Let’s face it, these two guys just aren’t that different from one another. I disagree with them both regarding a whole host of issues, from the declared and undeclared wars in the Middle-East to the War on Drugs, and from the PATRIOT Act to big business bailouts. Neither of them will be getting my vote tomorrow.
Still, neither of them is a monster. They love and are loved. They see pain in the world, and they want to help. Whoever wins will be the leader of this country. I will respect that and pray for them.
Am I foolish or weird for saying that? Maybe, but being normal isn’t that great.
Politics makes us worse because “politics is the mindkiller,” as intelligence theorist Eliezer Yudkowsky puts it. “Evolutionary psychology produces strange echoes in time,” he writes, “as adaptations continue to execute long after they cease to maximize fitness.” We gorge ourselves sick on sugar and fat, and we indulge our tribal hard-wiring by picking a political “team” and denouncing the “enemy.”
…our atavistic Red/Blue tribalism plays to the interests of “individual politicians in getting you to identify with them instead of judging them,” Yudkowsky writes.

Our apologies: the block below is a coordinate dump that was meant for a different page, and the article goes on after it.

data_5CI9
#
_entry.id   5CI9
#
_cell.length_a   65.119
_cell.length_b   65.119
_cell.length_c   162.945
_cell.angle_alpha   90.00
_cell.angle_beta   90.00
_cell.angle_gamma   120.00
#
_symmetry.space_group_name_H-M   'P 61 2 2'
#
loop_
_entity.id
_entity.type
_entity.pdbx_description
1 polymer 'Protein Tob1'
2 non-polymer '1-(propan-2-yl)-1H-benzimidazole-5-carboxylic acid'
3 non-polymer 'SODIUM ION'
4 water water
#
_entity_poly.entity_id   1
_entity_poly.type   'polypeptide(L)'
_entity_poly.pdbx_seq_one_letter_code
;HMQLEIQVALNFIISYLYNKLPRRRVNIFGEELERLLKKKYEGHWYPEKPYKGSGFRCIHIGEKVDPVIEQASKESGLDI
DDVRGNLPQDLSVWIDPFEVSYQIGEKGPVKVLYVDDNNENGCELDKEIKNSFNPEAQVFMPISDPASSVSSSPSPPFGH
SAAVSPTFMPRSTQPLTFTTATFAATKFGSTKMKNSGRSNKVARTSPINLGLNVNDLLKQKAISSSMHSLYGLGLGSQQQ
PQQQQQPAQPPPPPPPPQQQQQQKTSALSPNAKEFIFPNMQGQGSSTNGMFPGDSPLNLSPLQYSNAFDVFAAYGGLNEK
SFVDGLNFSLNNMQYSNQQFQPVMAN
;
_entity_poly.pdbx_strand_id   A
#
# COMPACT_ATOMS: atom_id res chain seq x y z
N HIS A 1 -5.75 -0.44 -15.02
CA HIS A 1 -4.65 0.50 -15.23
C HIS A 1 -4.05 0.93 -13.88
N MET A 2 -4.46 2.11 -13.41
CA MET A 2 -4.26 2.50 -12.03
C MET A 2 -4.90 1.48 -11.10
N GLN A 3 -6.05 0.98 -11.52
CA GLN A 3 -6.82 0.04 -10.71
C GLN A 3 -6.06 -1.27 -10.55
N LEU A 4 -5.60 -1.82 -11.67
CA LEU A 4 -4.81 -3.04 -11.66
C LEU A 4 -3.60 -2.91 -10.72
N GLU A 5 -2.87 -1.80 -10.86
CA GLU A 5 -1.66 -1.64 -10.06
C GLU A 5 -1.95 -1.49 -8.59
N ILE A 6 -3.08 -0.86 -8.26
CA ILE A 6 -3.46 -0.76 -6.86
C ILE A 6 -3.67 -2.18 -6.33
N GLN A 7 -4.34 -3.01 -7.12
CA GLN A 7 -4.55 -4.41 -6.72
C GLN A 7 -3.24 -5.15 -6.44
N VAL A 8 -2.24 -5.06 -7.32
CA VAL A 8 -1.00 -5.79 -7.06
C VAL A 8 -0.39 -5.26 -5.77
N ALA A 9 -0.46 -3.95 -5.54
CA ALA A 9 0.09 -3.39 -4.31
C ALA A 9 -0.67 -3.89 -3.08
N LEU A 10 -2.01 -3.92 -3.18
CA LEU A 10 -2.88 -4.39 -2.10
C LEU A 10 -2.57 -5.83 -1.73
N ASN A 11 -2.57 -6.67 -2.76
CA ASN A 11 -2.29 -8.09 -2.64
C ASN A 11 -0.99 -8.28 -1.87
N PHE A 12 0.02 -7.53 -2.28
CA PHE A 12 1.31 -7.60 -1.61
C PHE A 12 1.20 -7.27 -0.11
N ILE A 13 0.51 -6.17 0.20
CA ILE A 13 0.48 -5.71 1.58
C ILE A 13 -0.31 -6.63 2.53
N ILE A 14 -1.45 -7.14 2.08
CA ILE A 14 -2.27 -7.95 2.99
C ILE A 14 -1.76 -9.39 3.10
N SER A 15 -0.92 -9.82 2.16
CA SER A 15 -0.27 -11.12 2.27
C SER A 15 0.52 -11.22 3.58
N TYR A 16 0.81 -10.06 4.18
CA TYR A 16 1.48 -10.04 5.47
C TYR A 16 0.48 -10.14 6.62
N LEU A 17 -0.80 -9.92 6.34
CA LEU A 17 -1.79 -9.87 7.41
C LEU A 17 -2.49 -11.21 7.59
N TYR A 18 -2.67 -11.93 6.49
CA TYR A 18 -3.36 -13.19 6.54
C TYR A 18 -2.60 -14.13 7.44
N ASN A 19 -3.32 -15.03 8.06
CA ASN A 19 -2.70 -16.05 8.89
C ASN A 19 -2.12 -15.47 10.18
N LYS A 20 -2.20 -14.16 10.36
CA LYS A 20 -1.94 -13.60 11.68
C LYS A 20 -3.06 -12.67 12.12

Once they do that, they can get away with murder…
Once we buy into the idea that the vice of the one group equals the automatic virtue of the other, we’re on the path of being dumb and mean. We let reality and rational discourse fall by the wayside as we’re swept up in rants regarding evil machinations and vile plots by those among the others. We become toxic to be around, and our friends stop coming by for a chat until after the election is long over.
If we’re willing to accept that our choices are among capable, but flawed individuals, then we can shift our perspective. We can treat the leader, and their supporters, like human beings while honestly evaluating and disagreeing with their policies. We can love each other, build with each other, and pray with each other. We can spend time loving our similarities, while enjoying our differences.
Do you have friends that you see less during an election year? Are you avoiding them? If not, are they avoiding you?